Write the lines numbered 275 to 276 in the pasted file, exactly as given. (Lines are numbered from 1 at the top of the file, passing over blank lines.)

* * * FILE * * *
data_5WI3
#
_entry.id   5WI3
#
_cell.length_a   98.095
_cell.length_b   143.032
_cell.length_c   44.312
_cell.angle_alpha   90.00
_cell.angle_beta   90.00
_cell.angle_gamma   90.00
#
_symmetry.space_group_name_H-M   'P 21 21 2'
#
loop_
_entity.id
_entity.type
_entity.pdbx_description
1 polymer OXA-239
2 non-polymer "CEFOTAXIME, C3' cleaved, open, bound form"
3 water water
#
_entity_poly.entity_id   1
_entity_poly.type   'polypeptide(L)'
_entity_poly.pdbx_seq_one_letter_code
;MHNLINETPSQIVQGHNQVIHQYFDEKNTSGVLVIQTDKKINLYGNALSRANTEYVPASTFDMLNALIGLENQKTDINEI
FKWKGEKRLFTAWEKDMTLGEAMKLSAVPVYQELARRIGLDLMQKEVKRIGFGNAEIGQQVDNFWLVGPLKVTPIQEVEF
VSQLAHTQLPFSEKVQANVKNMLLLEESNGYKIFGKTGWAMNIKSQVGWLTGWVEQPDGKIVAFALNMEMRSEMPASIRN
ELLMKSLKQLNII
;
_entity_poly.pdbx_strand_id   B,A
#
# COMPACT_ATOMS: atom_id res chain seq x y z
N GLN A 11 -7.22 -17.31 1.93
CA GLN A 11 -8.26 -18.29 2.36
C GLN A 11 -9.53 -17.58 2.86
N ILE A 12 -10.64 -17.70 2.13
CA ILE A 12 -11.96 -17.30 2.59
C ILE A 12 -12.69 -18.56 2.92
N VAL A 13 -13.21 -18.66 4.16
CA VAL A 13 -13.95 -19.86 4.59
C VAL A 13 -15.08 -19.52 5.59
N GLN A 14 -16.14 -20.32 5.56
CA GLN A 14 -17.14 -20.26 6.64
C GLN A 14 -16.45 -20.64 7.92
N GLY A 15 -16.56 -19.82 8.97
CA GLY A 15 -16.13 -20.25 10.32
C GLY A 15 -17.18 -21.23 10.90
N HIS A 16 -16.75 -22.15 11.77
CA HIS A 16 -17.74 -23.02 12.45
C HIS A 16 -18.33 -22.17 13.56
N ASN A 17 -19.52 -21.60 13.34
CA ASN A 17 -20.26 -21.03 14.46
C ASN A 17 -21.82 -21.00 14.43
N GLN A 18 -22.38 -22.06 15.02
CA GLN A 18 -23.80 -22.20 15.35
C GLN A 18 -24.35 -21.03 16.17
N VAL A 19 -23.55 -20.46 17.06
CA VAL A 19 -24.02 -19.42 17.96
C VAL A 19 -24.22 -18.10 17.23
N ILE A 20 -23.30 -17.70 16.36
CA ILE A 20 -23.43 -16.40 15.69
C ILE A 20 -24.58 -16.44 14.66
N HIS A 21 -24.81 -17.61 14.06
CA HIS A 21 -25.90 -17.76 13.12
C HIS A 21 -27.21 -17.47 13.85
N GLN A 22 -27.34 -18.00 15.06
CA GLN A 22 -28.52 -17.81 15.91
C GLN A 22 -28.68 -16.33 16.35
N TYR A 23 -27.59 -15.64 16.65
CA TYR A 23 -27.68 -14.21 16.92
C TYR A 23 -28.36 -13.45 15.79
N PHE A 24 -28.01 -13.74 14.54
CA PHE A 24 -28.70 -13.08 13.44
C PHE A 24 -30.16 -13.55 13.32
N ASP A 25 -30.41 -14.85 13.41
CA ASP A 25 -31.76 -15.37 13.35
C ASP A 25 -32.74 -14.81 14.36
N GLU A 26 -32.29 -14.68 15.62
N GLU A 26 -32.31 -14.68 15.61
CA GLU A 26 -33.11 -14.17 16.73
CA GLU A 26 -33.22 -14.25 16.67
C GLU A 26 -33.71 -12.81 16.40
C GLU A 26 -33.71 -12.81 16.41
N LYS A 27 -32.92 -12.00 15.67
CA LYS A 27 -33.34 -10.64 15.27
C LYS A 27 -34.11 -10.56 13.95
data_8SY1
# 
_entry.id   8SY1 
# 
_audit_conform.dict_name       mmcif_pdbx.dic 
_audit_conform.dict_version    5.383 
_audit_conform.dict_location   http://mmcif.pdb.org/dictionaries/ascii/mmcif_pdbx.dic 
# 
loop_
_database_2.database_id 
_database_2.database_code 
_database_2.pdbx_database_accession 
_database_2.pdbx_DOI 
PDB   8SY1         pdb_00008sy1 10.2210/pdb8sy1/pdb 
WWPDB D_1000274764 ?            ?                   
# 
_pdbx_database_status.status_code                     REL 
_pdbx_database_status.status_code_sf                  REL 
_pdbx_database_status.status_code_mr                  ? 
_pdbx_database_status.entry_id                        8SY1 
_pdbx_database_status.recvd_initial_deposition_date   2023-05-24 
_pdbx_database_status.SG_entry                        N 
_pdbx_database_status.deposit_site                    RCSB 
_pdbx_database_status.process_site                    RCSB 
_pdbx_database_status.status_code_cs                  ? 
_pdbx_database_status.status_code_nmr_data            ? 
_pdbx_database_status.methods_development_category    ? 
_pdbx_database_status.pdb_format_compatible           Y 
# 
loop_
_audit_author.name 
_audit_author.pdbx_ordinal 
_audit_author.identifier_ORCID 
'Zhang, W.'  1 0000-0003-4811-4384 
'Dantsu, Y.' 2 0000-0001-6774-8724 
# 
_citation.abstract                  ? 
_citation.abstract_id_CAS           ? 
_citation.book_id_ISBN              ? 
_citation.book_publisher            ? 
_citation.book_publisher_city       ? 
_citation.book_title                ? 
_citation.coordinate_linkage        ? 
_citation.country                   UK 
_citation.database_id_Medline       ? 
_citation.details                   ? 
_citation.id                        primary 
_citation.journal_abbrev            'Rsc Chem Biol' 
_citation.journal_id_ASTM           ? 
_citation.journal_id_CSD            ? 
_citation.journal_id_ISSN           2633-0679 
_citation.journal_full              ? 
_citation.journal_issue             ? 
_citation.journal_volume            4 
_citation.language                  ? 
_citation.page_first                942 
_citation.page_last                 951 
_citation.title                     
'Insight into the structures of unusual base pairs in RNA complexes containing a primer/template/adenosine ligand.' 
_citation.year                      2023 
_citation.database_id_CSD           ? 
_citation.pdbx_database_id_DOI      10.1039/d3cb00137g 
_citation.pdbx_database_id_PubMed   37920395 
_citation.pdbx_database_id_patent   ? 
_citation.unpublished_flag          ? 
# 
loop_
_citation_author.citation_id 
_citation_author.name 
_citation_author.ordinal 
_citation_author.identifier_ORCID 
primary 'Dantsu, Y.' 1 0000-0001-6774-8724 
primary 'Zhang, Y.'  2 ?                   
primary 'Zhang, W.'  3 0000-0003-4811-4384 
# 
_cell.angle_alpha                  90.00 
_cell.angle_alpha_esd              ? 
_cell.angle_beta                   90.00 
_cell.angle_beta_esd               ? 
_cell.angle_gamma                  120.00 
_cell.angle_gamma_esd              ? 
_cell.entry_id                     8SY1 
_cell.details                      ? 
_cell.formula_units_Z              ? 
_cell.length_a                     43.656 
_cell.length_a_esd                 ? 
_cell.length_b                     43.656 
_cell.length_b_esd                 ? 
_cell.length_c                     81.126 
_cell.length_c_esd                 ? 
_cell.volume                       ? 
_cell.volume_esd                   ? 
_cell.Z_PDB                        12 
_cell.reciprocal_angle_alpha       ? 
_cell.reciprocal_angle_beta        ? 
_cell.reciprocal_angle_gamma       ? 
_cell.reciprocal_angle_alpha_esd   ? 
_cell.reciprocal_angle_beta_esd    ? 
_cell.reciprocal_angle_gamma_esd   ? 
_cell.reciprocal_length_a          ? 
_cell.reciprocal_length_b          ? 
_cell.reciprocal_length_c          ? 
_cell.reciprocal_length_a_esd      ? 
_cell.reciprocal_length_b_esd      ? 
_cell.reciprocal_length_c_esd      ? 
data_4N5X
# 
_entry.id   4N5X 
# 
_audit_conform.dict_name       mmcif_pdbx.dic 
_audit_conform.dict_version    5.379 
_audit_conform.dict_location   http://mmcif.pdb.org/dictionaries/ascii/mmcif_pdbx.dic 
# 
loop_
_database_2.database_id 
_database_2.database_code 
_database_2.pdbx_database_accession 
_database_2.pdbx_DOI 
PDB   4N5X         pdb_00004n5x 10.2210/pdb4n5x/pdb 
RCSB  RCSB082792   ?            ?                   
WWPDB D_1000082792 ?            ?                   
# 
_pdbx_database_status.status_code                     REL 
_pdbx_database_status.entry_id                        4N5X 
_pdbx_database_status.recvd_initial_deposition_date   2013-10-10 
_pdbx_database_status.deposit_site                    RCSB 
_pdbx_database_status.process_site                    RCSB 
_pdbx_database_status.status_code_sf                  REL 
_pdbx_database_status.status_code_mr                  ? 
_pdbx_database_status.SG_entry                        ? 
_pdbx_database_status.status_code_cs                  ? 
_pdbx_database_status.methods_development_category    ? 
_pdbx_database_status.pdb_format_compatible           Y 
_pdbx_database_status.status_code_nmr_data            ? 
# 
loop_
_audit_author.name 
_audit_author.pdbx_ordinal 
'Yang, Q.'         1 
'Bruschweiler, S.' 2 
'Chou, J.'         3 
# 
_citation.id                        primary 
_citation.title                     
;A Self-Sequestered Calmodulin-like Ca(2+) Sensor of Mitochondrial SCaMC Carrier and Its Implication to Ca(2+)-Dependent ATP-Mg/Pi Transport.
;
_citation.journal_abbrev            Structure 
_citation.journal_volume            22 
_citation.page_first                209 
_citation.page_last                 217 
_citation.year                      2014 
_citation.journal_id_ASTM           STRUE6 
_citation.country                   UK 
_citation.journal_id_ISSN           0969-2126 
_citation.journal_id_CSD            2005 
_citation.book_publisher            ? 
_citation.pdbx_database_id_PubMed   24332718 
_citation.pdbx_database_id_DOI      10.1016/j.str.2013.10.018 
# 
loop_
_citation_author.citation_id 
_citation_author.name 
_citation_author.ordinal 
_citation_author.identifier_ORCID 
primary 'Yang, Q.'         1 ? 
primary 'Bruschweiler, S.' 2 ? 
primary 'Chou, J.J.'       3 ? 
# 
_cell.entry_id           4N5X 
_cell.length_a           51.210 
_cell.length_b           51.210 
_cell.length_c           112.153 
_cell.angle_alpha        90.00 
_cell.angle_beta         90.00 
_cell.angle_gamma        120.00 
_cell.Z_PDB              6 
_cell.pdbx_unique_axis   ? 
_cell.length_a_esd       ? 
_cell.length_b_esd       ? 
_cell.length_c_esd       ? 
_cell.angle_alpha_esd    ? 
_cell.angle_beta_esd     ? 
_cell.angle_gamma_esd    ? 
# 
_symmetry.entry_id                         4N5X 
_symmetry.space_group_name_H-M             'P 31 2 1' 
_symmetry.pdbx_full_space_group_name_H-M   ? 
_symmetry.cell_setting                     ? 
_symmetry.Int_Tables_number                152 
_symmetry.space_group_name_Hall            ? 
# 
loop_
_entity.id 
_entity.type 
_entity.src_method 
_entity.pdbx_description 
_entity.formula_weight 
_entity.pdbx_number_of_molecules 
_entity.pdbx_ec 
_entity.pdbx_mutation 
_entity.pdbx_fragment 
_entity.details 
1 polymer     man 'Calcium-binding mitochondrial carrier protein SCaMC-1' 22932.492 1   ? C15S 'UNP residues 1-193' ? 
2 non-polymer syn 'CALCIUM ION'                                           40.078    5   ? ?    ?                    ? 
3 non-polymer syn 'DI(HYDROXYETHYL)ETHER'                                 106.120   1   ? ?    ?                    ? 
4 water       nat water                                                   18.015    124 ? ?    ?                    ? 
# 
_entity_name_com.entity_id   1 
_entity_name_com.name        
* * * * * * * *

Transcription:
_symmetry.Int_Tables_number                152 
_symmetry.space_group_name_Hall            ? 